Hey person about to forcibly take my valuable goods through threat of harm,
I have a very important request for you. I’m asking this nicely, in a public forum so that my wishes on this topic are a matter of record.
Take my wallet if you must. But please don’t take my smartphone.
Look, I always knew there was a chance I’d get mixed up in one of these things. Instances of robbery have been on the rise the last few years in most sections of America. According to the latest statistics provided by the FBI (which admittedly are about a year old at this point), robbery has risen by up to five-percent in some regions.
So if you have to take something, let it be my wallet. You might be able to get something off of what’s inside, but I don’t carry any essentials in my wallet anymore. My smartphone, on the other hand, has become so intrinsic to my life, that taking it would effectively cripple me.
I don’t really carry a lot of money on me these days.
Cash feels rather redundant, though I do keep a small stash around in case of emergencies — like late-night runs to McDonald’s during a gaming binge. You know, desperate times. But there doesn’t seem to be as much of a point carrying large amounts of cash on my person.
I can handle lots of transactions digitally, thanks to apps. It’s getting to the point where I can even roll up to the McDonald’s and hold my phone out in lieu of cash.
I don’t really care if you take my credit card — it’s got a relatively low limit anyway, and I can always cancel the charges online. As for my debit card, yeah that’d sting, but I’ve disputed fraudulent charges before. And goodness knows I’ve long since stopped keeping a checkbook on me.
In fact, I barely carry paper of any kind.
Back in the day, I might have asked you to let me take my pictures back. Did you know wallets used to come (and for all I know, still do) with special inserts that let you keep pictures in them? That’s why lots of photo-printing shops have “wallet-sized” options. Last time I had one, all the pictures were of my dogs and cat, because I was too young to know what else to put in there.
Now I can have every photo I’ve ever taken with my phone at my fingertips. I can look at 1,200 candid snapshots of my dog any time I want, so why would I weigh down my purse by keeping that photo fold in my wallet?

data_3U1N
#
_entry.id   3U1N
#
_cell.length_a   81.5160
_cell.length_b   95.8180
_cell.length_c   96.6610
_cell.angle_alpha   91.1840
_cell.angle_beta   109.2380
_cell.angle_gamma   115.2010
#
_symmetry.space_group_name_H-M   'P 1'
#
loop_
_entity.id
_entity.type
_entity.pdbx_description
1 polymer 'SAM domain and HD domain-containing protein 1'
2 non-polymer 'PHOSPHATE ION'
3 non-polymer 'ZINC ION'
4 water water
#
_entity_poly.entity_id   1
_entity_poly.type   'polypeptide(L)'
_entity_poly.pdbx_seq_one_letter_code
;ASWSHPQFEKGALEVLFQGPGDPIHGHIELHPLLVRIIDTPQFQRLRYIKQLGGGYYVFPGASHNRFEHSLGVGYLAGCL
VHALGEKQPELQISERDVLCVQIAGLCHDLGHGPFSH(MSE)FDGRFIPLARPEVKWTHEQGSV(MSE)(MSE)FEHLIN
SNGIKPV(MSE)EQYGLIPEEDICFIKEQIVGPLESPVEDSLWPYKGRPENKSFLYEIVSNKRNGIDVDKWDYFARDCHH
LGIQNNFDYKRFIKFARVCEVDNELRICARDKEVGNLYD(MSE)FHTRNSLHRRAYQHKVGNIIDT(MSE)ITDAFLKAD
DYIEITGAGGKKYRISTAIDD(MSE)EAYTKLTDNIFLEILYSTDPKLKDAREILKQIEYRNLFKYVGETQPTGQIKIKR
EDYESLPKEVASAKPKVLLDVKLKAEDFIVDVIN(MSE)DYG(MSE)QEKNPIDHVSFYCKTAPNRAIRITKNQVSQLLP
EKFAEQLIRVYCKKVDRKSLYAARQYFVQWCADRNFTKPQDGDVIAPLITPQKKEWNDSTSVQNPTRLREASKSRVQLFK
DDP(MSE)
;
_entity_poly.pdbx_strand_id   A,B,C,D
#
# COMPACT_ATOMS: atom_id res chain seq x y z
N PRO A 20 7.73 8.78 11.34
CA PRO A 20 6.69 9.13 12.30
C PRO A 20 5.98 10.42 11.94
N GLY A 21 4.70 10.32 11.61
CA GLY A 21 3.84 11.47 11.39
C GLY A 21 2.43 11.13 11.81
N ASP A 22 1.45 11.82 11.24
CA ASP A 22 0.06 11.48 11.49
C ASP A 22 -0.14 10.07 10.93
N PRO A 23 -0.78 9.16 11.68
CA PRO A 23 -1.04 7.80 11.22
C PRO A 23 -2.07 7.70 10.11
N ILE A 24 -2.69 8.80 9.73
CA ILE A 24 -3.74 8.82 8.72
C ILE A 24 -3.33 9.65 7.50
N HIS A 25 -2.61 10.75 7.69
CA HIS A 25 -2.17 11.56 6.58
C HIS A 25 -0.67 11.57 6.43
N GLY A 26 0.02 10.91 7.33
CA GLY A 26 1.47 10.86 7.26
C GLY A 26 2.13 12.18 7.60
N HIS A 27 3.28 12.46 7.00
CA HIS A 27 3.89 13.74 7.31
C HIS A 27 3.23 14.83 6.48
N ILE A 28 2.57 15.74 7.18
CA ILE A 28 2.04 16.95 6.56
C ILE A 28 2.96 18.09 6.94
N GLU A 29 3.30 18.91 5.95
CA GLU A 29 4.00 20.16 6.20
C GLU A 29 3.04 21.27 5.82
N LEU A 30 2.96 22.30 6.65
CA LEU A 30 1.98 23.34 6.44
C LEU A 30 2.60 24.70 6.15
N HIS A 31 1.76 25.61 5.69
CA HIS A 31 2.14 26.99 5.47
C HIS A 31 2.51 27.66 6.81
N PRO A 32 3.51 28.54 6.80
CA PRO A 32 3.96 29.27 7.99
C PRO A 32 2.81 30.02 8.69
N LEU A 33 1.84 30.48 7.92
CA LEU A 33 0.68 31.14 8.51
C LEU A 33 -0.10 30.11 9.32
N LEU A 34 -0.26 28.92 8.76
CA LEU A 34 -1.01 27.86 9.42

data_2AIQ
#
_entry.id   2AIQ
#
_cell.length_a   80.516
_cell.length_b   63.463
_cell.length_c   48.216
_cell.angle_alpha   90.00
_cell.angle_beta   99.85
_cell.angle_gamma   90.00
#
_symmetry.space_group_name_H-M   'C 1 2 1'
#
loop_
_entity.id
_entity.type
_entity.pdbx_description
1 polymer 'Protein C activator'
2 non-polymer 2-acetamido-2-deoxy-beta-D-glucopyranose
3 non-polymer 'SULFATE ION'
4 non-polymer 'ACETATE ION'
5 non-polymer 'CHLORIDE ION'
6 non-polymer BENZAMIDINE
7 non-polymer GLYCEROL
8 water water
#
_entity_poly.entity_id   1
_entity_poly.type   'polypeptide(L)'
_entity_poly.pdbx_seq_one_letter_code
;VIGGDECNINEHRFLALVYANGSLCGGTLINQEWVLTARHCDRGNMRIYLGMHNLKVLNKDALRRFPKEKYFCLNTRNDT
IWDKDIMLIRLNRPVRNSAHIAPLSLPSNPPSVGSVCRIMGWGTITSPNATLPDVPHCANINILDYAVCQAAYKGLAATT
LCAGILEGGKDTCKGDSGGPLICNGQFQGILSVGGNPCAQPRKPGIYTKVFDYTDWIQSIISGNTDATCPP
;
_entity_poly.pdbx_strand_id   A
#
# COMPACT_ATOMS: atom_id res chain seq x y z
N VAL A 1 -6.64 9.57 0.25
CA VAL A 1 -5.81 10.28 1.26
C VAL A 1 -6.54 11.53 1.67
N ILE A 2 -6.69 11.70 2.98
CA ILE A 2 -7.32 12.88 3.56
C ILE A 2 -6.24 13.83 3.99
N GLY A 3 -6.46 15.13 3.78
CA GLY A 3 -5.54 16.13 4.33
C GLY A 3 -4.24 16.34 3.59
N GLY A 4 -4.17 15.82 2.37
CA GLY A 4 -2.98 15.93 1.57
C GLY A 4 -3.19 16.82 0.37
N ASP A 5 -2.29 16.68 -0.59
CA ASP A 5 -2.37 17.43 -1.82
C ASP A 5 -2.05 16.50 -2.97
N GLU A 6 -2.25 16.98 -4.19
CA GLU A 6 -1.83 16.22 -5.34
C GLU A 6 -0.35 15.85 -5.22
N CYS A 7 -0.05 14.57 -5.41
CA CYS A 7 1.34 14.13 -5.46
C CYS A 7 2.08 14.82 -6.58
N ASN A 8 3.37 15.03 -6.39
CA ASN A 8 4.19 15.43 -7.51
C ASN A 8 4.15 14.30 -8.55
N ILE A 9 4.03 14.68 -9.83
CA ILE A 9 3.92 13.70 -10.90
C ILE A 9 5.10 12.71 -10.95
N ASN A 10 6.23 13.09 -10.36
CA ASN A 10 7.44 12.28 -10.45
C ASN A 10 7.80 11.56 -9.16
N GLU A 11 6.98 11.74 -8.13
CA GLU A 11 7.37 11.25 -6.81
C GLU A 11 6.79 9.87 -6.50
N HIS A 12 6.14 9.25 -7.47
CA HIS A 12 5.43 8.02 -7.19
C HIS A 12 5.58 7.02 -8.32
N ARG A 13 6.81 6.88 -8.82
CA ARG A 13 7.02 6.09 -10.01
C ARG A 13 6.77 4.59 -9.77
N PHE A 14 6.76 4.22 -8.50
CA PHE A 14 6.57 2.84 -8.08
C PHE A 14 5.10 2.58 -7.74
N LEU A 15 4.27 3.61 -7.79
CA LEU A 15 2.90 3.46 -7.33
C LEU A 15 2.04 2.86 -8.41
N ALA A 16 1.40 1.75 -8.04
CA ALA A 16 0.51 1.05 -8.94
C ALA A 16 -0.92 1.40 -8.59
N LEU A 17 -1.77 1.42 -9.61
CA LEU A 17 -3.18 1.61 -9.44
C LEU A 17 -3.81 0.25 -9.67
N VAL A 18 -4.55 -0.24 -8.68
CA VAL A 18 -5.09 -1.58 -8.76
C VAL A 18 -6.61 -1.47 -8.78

The business cards I’ve collected from others and left in my wallet over the last couple of months? I long ago started saving information people gave me on my phone. Even if anyone gives me a physical card, I can immediately take a photo of it and get rid of the card in the appropriate recycling container.
As for my store rewards cards — yeah, good luck with that. I’ve used any points on those cards via apps and websites ages ago. The only reason I carry them into stores these days is for the sake of impulse purchases.
What? Yes, of course I backed up my phone recently.
You’re missing the point. Taking something that’s so personal to me would feel more like a violation than taking anything in my wallet. I mean, that’s still all my information and memories floating around where I can’t keep it any longer.
Besides, I can’t remember exactly when I last backed up my phone, because who remembers to do that on the dot every week? I probably should, but even if I did — that’s potentially a week’s worth of personal messages, game data, and app messages I would rather not lose.
About the only thing I have in there that I’d rather keep than have to replace is my driver’s license. But even that might not be the case for long — some states are considering digital driver’s licences. My insurance cards might also be a little difficult to replace, but I’m sure I could manage given most of my insurance information is available online as well.
In fact, the only thing in my wallet I couldn’t really replace with anything digital is that book of stamps under my Barnes & Noble rewards card. You’re welcome to those.
So, in conclusion, I will gladly drive you to an ATM and hand you a wad of cash if it means you let me keep my phone. If you insist, I will — I’m not a fighter. But I’d really rather you didn’t.
Someone who can’t live without her phone